I realized that American Christians — who I have tried, so hard, to give the benefit of the doubt — bear no resemblance to the “compassionate Christ” they aspire to emulate. When 81% of those voters cast their lot with a man who sexually assaults women, plans to tear immigrant families apart, wants to ban adherents of a specific religion from entering the country, encourages violence against dissidents, aims to legalize discrimination against people who look and love differently, and hopes to gut the first amendment, they made it quite clear that they are not worried about human suffering. They are worried about their own cultural dominance.

I realized that this is what happens when you defund education for decades, when you reshape history lessons through the lens of (white) American exceptionalism, when you prioritize test scores over critical thinking.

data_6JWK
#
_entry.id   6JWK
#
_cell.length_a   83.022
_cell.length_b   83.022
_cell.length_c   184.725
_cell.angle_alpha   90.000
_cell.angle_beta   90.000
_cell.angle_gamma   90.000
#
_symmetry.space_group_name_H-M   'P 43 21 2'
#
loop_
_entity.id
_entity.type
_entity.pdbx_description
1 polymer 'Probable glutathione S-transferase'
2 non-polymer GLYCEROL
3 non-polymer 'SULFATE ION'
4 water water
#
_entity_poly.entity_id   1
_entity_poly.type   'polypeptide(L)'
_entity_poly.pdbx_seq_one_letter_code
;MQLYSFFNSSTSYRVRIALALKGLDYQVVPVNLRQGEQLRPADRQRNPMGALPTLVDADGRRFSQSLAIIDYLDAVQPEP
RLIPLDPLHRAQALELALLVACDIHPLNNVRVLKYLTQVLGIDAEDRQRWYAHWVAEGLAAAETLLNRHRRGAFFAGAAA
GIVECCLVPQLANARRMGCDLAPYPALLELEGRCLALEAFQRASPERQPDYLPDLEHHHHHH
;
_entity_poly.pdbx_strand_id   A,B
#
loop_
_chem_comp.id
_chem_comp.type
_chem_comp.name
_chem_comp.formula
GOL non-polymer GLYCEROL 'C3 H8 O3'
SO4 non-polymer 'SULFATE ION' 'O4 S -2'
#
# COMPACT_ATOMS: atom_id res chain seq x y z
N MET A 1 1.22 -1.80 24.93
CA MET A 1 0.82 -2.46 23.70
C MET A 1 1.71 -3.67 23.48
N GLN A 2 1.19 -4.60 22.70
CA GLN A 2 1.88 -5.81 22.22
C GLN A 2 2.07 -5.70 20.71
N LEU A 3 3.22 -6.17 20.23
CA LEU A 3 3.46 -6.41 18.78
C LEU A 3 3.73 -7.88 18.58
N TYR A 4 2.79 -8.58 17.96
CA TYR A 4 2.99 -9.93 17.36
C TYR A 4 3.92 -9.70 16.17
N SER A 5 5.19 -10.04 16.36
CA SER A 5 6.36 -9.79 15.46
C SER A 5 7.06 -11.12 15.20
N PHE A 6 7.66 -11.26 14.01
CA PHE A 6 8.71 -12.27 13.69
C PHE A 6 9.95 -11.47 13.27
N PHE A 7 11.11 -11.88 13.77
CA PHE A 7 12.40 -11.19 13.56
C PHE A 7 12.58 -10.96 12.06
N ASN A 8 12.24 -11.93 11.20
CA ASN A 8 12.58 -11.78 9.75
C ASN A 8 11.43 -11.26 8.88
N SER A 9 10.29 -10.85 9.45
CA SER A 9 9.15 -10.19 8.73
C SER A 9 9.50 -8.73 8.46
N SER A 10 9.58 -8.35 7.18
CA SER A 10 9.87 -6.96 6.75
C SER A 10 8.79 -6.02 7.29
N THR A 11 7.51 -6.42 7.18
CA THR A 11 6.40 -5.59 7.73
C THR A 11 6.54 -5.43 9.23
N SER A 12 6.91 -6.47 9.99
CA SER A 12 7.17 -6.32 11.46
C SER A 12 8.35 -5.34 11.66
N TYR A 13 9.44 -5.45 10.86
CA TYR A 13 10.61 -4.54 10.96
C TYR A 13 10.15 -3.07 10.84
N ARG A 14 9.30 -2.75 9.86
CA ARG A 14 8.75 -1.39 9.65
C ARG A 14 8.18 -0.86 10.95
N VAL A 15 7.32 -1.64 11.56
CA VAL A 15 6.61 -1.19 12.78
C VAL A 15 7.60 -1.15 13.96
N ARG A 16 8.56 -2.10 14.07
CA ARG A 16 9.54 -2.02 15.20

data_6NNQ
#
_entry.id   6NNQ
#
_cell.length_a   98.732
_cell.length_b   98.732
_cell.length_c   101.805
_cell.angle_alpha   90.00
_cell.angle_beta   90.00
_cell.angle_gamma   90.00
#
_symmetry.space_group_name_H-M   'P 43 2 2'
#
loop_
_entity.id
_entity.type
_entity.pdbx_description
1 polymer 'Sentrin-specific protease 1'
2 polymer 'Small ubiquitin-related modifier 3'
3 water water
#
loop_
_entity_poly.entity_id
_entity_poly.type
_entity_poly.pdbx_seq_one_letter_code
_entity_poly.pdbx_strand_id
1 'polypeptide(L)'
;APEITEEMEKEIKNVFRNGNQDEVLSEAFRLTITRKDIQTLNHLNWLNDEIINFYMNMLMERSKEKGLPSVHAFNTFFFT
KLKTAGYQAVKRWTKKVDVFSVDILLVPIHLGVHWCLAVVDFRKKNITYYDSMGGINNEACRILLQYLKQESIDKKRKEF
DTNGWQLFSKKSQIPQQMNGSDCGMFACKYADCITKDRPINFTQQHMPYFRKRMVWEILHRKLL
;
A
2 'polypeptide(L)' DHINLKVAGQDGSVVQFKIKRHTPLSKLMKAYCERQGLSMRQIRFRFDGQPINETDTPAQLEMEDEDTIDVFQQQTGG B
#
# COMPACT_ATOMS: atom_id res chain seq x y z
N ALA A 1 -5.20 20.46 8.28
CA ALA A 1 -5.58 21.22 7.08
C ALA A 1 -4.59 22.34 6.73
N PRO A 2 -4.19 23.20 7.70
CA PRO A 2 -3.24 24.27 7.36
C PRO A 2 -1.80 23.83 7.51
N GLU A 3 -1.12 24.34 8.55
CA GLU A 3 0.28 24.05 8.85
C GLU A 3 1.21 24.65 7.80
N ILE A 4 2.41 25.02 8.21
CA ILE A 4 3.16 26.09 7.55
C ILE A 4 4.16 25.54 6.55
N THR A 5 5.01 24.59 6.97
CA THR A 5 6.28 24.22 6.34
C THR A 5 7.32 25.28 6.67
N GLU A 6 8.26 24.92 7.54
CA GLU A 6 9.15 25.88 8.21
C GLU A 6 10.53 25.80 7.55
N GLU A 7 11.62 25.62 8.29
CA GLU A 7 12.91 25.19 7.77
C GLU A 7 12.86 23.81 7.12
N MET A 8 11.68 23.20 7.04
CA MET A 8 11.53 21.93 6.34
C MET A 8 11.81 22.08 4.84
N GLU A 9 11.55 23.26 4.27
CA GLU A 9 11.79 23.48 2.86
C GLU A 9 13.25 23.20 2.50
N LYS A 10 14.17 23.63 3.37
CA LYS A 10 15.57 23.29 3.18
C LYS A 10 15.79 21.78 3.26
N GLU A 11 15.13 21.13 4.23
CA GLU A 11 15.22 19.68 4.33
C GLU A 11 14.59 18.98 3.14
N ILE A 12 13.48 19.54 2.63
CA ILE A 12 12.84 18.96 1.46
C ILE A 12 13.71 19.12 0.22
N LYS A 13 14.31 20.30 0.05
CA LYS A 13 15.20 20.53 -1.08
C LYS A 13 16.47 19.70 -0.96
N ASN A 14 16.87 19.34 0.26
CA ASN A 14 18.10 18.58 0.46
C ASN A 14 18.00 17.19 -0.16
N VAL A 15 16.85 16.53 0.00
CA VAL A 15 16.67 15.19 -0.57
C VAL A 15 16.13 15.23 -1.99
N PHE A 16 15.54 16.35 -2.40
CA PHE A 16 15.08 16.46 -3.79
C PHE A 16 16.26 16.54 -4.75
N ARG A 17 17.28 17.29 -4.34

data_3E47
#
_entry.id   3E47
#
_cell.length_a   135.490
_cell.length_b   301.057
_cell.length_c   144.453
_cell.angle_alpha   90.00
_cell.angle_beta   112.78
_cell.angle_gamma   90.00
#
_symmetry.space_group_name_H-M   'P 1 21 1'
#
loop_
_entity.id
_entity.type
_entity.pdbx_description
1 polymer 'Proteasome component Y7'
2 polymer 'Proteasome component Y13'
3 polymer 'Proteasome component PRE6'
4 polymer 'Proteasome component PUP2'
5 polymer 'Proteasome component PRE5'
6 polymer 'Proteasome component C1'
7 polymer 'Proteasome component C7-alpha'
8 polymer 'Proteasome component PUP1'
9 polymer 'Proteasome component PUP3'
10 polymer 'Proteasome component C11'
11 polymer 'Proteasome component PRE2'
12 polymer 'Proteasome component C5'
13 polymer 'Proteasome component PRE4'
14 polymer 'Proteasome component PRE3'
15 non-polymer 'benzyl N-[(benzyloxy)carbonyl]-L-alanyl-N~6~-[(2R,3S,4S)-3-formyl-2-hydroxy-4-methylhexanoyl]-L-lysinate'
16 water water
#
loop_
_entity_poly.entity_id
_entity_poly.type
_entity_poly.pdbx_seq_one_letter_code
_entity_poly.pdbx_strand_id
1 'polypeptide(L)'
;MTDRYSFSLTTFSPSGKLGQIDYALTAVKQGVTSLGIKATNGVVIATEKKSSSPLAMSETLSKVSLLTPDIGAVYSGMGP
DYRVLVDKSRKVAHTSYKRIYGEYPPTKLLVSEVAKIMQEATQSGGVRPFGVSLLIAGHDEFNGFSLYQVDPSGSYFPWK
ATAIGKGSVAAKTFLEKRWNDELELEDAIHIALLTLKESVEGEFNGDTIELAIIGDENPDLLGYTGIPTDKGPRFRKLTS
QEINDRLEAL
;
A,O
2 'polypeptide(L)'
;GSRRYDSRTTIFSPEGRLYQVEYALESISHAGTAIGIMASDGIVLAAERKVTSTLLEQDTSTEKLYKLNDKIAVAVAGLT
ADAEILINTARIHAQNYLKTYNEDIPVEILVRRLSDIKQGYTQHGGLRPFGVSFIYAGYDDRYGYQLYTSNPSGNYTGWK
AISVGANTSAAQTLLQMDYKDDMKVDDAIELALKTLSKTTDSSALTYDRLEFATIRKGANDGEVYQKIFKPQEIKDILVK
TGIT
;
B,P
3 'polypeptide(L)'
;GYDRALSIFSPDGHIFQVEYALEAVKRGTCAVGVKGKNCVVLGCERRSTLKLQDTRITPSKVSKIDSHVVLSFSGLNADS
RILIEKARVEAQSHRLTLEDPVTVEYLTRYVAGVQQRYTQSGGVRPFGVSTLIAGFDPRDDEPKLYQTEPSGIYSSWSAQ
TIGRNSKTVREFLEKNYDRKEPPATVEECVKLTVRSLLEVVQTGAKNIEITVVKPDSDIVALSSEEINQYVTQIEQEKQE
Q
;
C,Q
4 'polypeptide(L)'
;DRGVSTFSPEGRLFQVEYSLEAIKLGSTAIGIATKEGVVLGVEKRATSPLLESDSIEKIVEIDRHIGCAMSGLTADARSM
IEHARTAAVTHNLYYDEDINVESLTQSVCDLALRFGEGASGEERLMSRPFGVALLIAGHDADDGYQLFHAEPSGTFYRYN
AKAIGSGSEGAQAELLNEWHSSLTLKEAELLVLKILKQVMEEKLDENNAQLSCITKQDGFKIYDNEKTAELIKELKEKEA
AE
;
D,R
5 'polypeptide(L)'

I realized that for all the potential good offered by social media and the internet, it has facilitated the most effective, widespread leverage of anti-intellectual propaganda in our history, definitely more so than it has exposed it — a trend facilitated by our educational deficiencies.

I realized, as I watched the markets spasm and dive, echoes of 2008 filling my mind, that things would likely get much worse, much faster for folks on both sides of the aisle than we imagined, and that the Fed is in no position to make a difference on that note.

I realized that many, many, many privileged progressives have no qualms with pointing the finger at minority voter splits with blame and ire when, in reality, it was white folks who brought this on.